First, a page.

Nervousness and experience might determine the success of three Columbia golfers at this year’s girls’ state tournament.
Although Rock Bridge and Hickman did not advance out of the Class 2 District 4 tournament on Oct. 6 at A.L. Gustin Golf Course, three individuals are representing the schools at the state championship.
Bruins sophomore Lindsay Martin and senior Megan Bornhauser join Kewpies junior Payge Pleimann today at Rivercut Golf Course in Springfield for the two-day competition. The Bruins finished third in the district tournament, while the defending champion Kewpies earned fourth.
Pleimann, who is making her third straight state appearance, said she is disappointed she will be the lone Kewpies golfer.
“It’s weird because I’m all alone,” Pleimann said. “It won’t be the same. I’m a little worried because I won’t have anybody there to confide in.”
Bornhauser and Martin will play in their first state meet, and it is the first time Rock Bridge has had more than one representative at the tournament every year since 1993.
“We really wanted to go as a team,” Bornhauser said. “But I’m glad that someone else is coming with me.”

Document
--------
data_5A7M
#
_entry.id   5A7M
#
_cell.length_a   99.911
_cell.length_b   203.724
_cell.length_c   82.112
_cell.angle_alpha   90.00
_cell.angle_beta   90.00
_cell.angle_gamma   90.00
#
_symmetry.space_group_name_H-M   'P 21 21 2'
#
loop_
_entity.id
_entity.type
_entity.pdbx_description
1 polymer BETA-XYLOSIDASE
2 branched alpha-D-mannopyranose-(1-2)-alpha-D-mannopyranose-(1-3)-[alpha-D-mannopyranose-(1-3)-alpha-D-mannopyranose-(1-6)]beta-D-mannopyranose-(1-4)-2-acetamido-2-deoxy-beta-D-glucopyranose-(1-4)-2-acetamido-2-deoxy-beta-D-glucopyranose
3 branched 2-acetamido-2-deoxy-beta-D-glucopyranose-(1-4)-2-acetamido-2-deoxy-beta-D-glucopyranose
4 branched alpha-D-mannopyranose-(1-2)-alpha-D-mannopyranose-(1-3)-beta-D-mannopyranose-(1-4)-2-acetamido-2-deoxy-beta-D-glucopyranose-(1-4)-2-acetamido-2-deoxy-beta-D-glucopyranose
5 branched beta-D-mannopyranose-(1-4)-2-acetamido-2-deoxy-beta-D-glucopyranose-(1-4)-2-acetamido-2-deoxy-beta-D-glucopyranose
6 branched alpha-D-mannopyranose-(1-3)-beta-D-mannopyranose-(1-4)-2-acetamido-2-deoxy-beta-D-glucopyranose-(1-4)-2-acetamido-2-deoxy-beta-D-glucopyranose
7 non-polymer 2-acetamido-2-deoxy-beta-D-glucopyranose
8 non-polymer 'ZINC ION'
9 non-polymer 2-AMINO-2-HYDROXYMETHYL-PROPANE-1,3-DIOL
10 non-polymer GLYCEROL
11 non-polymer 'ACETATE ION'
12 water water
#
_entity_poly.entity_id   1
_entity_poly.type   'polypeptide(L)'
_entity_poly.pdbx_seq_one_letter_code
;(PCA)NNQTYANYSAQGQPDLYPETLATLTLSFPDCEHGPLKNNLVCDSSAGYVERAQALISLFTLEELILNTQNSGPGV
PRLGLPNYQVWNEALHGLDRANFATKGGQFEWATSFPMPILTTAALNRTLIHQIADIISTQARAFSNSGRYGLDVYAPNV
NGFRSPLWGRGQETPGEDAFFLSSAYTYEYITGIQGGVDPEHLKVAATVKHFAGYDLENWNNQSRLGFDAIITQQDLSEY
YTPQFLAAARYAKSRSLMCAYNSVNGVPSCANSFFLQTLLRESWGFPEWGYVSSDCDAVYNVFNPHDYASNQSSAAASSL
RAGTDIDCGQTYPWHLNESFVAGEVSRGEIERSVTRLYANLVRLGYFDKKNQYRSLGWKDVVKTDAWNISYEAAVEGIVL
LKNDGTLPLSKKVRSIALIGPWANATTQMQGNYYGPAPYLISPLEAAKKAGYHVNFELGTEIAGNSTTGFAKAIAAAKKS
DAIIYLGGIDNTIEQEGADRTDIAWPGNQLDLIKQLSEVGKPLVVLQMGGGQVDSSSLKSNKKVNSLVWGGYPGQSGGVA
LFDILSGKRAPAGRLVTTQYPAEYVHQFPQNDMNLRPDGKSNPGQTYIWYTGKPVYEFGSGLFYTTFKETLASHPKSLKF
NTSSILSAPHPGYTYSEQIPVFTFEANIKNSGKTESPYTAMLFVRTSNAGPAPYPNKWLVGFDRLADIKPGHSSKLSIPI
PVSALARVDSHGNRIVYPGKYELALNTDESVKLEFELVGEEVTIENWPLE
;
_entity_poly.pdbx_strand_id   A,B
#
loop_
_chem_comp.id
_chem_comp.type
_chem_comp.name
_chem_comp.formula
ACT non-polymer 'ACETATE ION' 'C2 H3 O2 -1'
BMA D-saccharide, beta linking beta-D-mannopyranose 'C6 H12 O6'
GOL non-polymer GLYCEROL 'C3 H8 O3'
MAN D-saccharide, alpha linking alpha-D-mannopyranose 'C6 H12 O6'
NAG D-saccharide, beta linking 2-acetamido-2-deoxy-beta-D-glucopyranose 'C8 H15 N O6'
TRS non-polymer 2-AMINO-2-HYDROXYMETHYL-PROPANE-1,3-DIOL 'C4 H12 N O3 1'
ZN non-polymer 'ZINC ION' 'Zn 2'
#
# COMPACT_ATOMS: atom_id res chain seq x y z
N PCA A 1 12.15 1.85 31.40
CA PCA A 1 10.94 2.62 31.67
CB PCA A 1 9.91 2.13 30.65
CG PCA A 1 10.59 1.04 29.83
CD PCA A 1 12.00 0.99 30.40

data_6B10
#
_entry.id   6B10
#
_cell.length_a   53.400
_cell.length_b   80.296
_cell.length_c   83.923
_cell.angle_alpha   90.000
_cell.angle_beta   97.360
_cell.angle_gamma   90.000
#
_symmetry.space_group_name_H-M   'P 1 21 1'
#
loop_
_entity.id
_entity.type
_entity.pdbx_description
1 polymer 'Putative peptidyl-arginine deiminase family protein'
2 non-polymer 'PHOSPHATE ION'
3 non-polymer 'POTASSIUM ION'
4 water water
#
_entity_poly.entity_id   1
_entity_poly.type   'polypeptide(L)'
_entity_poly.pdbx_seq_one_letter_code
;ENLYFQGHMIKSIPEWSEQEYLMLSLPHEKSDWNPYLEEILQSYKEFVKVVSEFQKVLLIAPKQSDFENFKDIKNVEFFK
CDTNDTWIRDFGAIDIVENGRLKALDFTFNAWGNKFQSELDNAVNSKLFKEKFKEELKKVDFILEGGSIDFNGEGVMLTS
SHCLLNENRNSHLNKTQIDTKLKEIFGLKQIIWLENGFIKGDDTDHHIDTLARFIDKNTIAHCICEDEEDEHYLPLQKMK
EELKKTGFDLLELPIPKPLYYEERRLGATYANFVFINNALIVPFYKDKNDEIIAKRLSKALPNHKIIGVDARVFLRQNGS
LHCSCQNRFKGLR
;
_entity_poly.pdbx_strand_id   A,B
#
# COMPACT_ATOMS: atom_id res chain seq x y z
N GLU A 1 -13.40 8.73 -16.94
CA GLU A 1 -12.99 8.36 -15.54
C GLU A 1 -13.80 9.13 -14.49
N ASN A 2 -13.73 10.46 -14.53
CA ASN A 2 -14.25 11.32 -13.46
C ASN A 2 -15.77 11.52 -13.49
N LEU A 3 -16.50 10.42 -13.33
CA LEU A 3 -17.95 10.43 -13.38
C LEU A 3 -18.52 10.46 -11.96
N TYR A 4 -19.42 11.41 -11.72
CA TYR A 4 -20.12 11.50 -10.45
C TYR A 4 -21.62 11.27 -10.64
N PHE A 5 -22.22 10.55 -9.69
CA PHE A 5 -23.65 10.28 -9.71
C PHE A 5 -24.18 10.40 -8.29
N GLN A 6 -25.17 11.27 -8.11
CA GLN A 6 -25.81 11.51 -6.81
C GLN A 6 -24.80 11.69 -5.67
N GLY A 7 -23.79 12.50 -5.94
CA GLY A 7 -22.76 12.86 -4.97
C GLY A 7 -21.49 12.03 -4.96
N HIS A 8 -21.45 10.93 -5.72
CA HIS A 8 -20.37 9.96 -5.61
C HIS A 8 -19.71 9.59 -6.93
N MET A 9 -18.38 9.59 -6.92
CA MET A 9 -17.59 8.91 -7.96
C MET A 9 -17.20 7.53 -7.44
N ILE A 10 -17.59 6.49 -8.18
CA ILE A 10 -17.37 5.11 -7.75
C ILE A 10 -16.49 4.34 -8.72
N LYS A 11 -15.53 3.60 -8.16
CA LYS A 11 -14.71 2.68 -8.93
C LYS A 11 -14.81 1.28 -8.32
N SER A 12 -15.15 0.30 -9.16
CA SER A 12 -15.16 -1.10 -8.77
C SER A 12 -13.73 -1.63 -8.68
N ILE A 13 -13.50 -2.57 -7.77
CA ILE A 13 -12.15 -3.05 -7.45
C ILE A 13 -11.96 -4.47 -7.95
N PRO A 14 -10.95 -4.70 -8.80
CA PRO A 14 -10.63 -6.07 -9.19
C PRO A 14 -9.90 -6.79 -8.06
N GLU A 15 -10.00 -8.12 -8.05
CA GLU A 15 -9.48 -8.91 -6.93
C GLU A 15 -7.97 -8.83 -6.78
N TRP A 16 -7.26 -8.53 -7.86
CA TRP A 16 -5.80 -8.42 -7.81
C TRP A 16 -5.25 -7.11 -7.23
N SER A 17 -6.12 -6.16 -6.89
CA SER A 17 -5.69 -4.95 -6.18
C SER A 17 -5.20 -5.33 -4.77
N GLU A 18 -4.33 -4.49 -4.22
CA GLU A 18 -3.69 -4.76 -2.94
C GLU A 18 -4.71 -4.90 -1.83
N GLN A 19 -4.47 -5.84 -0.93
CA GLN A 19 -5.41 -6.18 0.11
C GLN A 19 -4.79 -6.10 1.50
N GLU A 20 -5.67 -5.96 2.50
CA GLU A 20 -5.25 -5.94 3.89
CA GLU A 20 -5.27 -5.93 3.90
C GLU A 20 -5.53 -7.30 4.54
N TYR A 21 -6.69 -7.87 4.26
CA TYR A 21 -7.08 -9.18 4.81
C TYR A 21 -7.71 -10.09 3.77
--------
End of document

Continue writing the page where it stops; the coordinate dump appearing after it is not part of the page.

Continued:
Bornhauser said she is concerned about the high level of competition at the state tournament.
“I’m afraid that I’ll get stuck with a bunch of really good girls and slow them down,” Bornhauser said. “But I will do my best.”
Bornhauser said she believes getting off the tee will be crucial to her play.
“My driver needs to be on,” Bornhauser said. “If I have a good drive, I have confidence for the rest of the hole.”
Pleimann, who tied for 45th at the 2002 state tournament and tied for 55th in 2001, said her experience will be an advantage.
“I’m not really nervous because I’ve been to two state tournaments,” Pleimann said. “I’ve been down to this same course before, and I’m used to the big crowds and the announcer saying my name and all the stuff I’ve done.”
For the past two weeks, Pleimann has practiced at local courses such as A.L. Gustin and L.A. Nickell with coach Doug Steinhoff and some Rock Bridge players, hoping to improve her short game as well as prepare herself mentally.
“The mind game is important,” Pleimann said. “I need to maintain focus throughout the round. Chipping has been a problem, but I’ve worked with coach Steinhoff and it’s getting better.”